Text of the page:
Freeman lecturer discusses challenges, rewards of retail

Aimee Freeman and Stuart Haselden
Stuart Haselden, right, CEO of high-performance outerwear and equipment company Arc’teryx, discussed his life and career in retail as the Freeman School’s 2022 R. W. Freeman Distinguished Lecturer. Haselden’s presentation, which took place Sept. 20 in the Marshall Family Commons, was moderated by Aimee Adatto Freeman, left.

Stuart Haselden (MBA ’98) became CFO of Lululemon Athletica in 2015, just as the once high-flying athleisure wear company was recovering from a costly product recall and a series of strategic missteps. Over the next five years, the company underwent a dramatic turnaround, doubling its revenues, growing its market cap from $6 billion to nearly $30 billion and significantly expanding its international footprint.

In an appearance at the Freeman School on Sept. 20, Haselden recalled his time at Lululemon and the experience of restoring the company’s profitability and reputation.

“One of the things in my career I’m most proud of is helping the company recover from some painful episodes — product quality issues, inadequate infrastructure to support growth and just disappointing our customers in many ways,” Haselden said. “I joined Lululemon at a time of transition when we were rebuilding the company growth path and investing in infrastructure. Helping the company navigate that really difficult transition and setting the stage for future success was really special.”

Haselden, who today serves as CEO of Arc’teryx, a global design company specializing in high-performance outerwear and equipment, discussed his life and career in retail as the Freeman School’s 2022 R.W. Freeman Distinguished Lecturer. The lecture, which was presented in a fireside chat format, was moderated by Aimee Adatto Freeman (MBA ’95).

After earning his MBA from the Freeman School in 1998, Haselden worked as a strategy consultant, but his real goal was to lead an organization. While talking with a friend who worked at Saks Fifth Avenue, he learned that the company had needs in the area of corporate finance.

“That was the opening,” Haselden said. “In some ways, the industry itself was secondary. It was more the people that I met at Saks were inspiring and impressive, and it was an opportunity for me to join a team that I felt I could be a part of and contribute to.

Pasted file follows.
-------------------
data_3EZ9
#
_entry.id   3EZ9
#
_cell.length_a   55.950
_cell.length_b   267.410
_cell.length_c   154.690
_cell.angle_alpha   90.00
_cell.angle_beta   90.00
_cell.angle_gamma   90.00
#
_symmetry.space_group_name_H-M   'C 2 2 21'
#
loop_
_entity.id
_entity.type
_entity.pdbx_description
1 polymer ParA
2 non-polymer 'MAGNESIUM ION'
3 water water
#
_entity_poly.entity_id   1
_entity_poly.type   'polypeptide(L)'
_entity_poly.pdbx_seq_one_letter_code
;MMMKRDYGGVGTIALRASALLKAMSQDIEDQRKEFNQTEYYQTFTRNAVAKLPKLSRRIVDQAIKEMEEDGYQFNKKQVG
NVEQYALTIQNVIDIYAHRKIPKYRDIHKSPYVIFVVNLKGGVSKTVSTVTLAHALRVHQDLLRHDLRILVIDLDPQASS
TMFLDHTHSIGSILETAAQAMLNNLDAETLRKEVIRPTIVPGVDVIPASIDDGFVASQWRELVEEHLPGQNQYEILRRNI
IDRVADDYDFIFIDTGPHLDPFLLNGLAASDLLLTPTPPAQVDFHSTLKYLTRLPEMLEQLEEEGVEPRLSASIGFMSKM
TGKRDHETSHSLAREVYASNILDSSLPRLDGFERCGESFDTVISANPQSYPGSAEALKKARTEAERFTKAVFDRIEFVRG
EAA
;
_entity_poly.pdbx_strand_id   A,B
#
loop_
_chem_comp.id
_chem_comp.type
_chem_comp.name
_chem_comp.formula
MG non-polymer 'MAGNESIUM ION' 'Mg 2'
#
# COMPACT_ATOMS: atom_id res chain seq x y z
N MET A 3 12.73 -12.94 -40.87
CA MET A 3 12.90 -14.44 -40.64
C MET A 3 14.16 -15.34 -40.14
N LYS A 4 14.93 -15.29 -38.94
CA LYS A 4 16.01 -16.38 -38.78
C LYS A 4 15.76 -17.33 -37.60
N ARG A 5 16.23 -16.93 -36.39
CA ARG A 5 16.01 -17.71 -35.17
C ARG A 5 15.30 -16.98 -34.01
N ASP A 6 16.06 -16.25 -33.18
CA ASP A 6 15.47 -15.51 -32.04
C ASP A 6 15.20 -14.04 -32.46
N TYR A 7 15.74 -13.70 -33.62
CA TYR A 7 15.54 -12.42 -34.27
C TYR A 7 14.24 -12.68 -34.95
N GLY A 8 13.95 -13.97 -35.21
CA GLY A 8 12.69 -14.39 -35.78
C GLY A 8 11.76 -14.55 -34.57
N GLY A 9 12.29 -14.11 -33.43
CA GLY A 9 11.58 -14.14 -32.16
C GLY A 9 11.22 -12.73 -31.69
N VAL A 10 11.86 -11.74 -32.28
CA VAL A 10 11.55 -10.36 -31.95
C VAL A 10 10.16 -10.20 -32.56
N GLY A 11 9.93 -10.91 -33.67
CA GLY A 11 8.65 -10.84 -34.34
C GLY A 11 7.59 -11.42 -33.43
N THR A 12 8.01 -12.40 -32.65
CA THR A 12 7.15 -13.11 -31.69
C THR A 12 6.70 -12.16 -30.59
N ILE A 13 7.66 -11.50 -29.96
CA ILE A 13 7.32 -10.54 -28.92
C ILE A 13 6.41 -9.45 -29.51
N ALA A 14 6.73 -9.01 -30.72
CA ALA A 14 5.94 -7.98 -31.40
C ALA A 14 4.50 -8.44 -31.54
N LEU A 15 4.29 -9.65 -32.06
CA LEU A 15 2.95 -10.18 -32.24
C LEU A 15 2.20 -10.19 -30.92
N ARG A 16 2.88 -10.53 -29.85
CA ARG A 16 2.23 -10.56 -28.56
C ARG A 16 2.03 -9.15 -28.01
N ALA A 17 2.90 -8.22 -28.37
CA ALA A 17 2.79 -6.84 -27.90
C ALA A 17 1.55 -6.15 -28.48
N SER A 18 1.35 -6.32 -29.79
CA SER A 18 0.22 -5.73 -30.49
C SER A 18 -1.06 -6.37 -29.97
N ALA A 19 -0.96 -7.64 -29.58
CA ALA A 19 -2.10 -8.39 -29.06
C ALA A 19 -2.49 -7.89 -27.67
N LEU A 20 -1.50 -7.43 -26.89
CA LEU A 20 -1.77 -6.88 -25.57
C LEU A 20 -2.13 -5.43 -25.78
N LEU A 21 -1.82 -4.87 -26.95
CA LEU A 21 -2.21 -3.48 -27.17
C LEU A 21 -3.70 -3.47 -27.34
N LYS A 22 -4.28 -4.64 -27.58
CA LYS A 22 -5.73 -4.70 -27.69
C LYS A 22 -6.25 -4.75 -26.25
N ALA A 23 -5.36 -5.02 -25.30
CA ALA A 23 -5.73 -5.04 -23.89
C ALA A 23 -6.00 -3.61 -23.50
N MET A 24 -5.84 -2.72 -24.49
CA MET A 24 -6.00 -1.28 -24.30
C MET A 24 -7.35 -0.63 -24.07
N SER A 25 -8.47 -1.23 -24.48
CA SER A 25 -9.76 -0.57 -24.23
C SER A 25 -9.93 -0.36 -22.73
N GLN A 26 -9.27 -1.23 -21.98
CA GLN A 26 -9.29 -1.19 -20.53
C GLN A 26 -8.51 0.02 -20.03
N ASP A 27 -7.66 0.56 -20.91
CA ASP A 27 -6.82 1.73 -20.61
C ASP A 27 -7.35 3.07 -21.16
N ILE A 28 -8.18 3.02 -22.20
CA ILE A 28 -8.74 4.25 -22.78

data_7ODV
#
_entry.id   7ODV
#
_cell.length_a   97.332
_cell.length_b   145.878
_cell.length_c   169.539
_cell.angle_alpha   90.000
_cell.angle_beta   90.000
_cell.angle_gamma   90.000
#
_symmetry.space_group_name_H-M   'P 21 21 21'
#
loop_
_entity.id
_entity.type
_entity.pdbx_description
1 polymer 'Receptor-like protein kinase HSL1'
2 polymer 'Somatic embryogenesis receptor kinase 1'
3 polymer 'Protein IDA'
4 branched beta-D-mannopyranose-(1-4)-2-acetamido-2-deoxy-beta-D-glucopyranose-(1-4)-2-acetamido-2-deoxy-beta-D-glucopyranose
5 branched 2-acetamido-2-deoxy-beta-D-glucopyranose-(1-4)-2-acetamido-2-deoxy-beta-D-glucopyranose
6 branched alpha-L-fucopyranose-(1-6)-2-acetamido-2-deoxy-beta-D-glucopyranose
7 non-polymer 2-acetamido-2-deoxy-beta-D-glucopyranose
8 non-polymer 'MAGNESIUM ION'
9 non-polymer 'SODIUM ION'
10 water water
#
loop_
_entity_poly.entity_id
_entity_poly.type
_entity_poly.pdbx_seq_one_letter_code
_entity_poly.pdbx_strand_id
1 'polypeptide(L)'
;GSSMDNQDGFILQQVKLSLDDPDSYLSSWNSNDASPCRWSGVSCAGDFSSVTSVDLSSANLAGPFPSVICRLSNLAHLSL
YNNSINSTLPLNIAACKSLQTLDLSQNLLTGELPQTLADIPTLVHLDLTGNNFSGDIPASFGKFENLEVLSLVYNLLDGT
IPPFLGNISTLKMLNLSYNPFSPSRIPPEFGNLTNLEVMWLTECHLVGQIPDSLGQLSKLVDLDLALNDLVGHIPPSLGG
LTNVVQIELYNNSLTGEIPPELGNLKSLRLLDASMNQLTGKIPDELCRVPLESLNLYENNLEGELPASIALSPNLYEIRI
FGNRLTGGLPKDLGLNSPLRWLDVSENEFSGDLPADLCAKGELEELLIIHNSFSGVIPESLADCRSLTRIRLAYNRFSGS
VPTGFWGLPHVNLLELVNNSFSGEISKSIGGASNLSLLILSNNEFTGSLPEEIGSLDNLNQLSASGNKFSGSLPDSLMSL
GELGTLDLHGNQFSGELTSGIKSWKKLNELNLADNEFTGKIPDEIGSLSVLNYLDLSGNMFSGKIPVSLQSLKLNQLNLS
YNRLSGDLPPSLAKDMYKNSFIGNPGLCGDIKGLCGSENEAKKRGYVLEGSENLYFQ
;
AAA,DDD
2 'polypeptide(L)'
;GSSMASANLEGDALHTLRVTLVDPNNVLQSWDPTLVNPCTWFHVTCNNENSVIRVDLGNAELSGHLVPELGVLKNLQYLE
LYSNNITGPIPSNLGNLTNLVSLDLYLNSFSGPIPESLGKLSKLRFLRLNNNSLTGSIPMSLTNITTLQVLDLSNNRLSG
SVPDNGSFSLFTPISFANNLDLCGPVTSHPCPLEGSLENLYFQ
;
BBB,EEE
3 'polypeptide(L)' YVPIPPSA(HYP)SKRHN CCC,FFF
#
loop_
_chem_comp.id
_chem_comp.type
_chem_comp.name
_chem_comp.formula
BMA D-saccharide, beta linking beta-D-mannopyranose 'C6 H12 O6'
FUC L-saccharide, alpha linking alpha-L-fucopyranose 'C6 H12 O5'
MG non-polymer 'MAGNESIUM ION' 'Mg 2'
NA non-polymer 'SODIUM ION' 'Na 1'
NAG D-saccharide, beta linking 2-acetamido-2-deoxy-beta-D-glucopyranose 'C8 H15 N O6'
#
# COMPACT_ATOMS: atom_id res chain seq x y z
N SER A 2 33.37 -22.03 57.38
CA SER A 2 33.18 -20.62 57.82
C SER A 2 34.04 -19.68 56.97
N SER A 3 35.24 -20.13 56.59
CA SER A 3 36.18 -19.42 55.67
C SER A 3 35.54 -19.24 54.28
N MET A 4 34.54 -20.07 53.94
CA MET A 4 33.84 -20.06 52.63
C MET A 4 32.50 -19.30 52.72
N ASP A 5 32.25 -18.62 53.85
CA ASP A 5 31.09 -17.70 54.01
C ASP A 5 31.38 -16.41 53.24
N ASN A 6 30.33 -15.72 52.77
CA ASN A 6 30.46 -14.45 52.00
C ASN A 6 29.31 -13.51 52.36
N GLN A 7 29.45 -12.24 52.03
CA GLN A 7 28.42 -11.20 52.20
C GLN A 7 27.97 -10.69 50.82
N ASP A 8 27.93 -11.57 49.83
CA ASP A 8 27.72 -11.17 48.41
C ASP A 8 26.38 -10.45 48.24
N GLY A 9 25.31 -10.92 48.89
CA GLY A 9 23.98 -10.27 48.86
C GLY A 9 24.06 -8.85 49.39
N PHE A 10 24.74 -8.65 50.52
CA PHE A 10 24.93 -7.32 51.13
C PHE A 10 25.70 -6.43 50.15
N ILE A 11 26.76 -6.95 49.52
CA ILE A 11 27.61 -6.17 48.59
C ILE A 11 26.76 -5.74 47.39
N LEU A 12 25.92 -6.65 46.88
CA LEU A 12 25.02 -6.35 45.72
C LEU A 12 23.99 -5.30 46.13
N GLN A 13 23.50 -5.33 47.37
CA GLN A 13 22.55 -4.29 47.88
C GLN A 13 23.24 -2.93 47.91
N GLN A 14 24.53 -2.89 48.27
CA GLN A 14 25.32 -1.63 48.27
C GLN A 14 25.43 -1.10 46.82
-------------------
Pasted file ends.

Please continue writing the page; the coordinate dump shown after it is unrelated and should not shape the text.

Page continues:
“Ultimately, I fell in love with the retail industry,” he added. “It’s a dynamic industry, fast paced and you’re reinventing your product line every few months. That level of competitiveness makes it more reliant on leadership than many other industries, so that was very appealing to me.”

Haselden spent six years as vice president for strategic planning at Saks, and later served as CFO, treasurer and senior vice president for finance at J.Crew before joining Lululemon. At Lululemon, he rose to COO and executive vice president, head of international, and he later became CEO of global lifestyle brand Away.

As CEO of Arc’teryx, Haselden leads the company’s global business strategy with a focus on building new vertical capabilities and accelerating regional expansion. Founded by mountain climbers Dave Lane and Jeremy Guard in 1989 and based in North Vancouver, Canada, Arc’teryx distributes its outdoor apparel and technical equipment through more than 2,400 retail locations worldwide, including 150 branded stores.

To conclude his talk, Haselden fielded questions from students, including one who mentioned seeing high-profile figures like Drake, Frank Ocean and Virgil Abloh sporting Arc’teryx jackets and asked if it was part of the company’s strategy to become a celebrity status symbol.

“It wasn’t and it’s not,” Haselden laughed. “The authenticity of the brand is what makes it appealing to these sort of pop icons. They’re drawn to it because, in many ways, we don’t care, and that creates in some way the appeal of the brand. It’s a super authentic brand. There’s a group of crusty old climbers right now in North Vancouver who are working on some harness, and they don’t know who Virgil Abloh is.”

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